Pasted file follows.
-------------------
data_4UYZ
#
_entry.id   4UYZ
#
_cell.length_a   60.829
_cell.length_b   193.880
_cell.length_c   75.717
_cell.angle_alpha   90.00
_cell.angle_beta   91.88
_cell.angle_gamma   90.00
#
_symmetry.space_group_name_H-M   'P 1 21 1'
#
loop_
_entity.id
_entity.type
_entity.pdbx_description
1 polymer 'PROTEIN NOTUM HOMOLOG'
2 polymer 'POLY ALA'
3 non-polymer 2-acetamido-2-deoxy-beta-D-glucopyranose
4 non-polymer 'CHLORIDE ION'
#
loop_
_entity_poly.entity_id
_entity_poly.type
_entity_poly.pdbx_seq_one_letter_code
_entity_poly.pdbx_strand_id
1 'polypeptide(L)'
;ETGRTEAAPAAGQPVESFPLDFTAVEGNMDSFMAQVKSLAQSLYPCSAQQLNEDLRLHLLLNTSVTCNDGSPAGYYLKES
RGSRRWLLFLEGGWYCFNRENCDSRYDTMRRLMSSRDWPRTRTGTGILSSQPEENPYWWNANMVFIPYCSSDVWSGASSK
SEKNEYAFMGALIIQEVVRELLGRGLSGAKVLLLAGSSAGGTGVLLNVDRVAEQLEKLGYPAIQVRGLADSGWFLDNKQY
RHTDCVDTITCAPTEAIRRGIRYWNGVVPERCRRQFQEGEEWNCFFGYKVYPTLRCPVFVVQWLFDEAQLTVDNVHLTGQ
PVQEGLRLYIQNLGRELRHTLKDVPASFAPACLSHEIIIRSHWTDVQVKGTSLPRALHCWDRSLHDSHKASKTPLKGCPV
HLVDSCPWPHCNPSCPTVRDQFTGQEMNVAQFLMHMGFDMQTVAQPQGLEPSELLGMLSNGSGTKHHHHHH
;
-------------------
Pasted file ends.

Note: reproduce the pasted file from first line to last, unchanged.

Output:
data_4UYZ
#
_entry.id   4UYZ
#
_cell.length_a   60.829
_cell.length_b   193.880
_cell.length_c   75.717
_cell.angle_alpha   90.00
_cell.angle_beta   91.88
_cell.angle_gamma   90.00
#
_symmetry.space_group_name_H-M   'P 1 21 1'
#
loop_
_entity.id
_entity.type
_entity.pdbx_description
1 polymer 'PROTEIN NOTUM HOMOLOG'
2 polymer 'POLY ALA'
3 non-polymer 2-acetamido-2-deoxy-beta-D-glucopyranose
4 non-polymer 'CHLORIDE ION'
#
loop_
_entity_poly.entity_id
_entity_poly.type
_entity_poly.pdbx_seq_one_letter_code
_entity_poly.pdbx_strand_id
1 'polypeptide(L)'
;ETGRTEAAPAAGQPVESFPLDFTAVEGNMDSFMAQVKSLAQSLYPCSAQQLNEDLRLHLLLNTSVTCNDGSPAGYYLKES
RGSRRWLLFLEGGWYCFNRENCDSRYDTMRRLMSSRDWPRTRTGTGILSSQPEENPYWWNANMVFIPYCSSDVWSGASSK
SEKNEYAFMGALIIQEVVRELLGRGLSGAKVLLLAGSSAGGTGVLLNVDRVAEQLEKLGYPAIQVRGLADSGWFLDNKQY
RHTDCVDTITCAPTEAIRRGIRYWNGVVPERCRRQFQEGEEWNCFFGYKVYPTLRCPVFVVQWLFDEAQLTVDNVHLTGQ
PVQEGLRLYIQNLGRELRHTLKDVPASFAPACLSHEIIIRSHWTDVQVKGTSLPRALHCWDRSLHDSHKASKTPLKGCPV
HLVDSCPWPHCNPSCPTVRDQFTGQEMNVAQFLMHMGFDMQTVAQPQGLEPSELLGMLSNGSGTKHHHHHH
;